passed upon When a recent German argues that for Germany to surrender any terri- . usually treated by German writers as giving a rather superficial empirical expression to an idea which they had already grasped in universal speculative form. history is he says the " world " he means the world judgment judg- When ment in the sense of victory of assize. he surmises that America.114 PHILOSOPHY OF HISTORY is thinking long before the teaching of Darwin. It is its characteristic of the extent in which Hegel thought in terms of struggle and overcoming that after stating it why was as yet impossible to include the Americas of history. No philosopher has ever thought so so wholly in terms of strife consistently and and overcoming as Hegel. and judgment as one and defeat of another —victory being the final proof that the world spirit has now from one nation to take up its residence in passed To be defeated in a way which causes another. who. in fact. the nation to take a secondary position among writer nations is a sign that divine judgment has been it. in his philosophy and after saying that in the future the burden of world history will it may take the " contest " between North and South form of a reveal itself there.
has made itself its own object. reason. for law subjective reflection. not as mere its but in manifestation as supreme over and in particulars. he writes in na- terms the entire history of humanity. he speaks quite in the Hegelian Although the phenomenon of nationalism was very recent when Hegel wrote. History gives us the progressive realization or evolution of the Absolute. the universal. pression in history means that Thought has progressively become conscious of itself.PHILOSOPHY OF HISTORY tory which it 115 has conquered during the present sacrilegious. Freedom Its ex- always understood in terms of Reason. indeed practically contemporary with tionalistic his own day. which makes is the State a State. moving from one National Individual It is law. that is. is The State the Individual of history . On this account. it is to his- tory what a given man is to biography. Freedom is the conr . to another. Hegel's statement that the fundamental principle of history is the progressive realization of free- dom does not reader would naturally take is mean what an uninstructed English it to mean. history. since it war would be refuse to would be to of acknowledge the workings God in human vein.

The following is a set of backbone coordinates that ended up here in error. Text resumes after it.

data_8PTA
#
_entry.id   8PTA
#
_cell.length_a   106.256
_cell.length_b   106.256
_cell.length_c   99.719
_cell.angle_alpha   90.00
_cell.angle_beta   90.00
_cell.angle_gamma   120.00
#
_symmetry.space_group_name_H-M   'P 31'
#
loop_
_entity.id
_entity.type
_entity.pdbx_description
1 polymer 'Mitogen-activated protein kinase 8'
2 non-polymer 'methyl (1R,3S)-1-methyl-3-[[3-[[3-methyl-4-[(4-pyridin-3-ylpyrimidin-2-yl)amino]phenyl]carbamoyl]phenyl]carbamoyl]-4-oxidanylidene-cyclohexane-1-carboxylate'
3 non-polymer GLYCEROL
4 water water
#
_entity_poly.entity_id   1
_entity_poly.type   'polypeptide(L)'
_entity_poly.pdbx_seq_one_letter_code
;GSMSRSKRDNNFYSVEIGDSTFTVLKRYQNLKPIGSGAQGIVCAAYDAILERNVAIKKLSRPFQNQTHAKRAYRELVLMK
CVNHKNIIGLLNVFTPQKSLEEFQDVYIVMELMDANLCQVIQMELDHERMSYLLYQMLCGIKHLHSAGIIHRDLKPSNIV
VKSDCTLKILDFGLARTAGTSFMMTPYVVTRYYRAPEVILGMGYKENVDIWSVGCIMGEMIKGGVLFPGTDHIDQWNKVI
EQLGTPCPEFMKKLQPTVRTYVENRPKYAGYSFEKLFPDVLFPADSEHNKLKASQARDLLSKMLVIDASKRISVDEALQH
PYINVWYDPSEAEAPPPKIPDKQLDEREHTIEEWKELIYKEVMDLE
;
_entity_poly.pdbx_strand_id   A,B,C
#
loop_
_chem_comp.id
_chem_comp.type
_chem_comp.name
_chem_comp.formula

is its own They appropriate as their reason the objective own personal and absolute Reason em- bodied perforce in law and custom. they attain the best possible substitute for a reason which object. organizing under and within itself all particular arrangements of social and personal life. After this detour. to do with Obviously idealistic system Hegel himself —that —particularly citizens of only in the German in the system of this has fully taken place.116 PHILOSOPHY OF HISTORY Liberty of action has it is little it. Some other peoples —particularly the Latin this is constitutions. when a state (especially of the state in which this philosophic insight has been achieved) take the laws of their state as their own ends and motives of action. . or at least that the form of their constitution was But merely setting up the private conceit of individuals against the work of Absolute Reason. we are led back to the fact that the Germans possess the greatest freedom yet attained by humanity. sciousness of freedom. for the Prussian political organization most fully exemplifies Law. —have thought they could make a matter of choice. and thus marks the disintegration of a state rather than its existence. or the Universal. Meantime.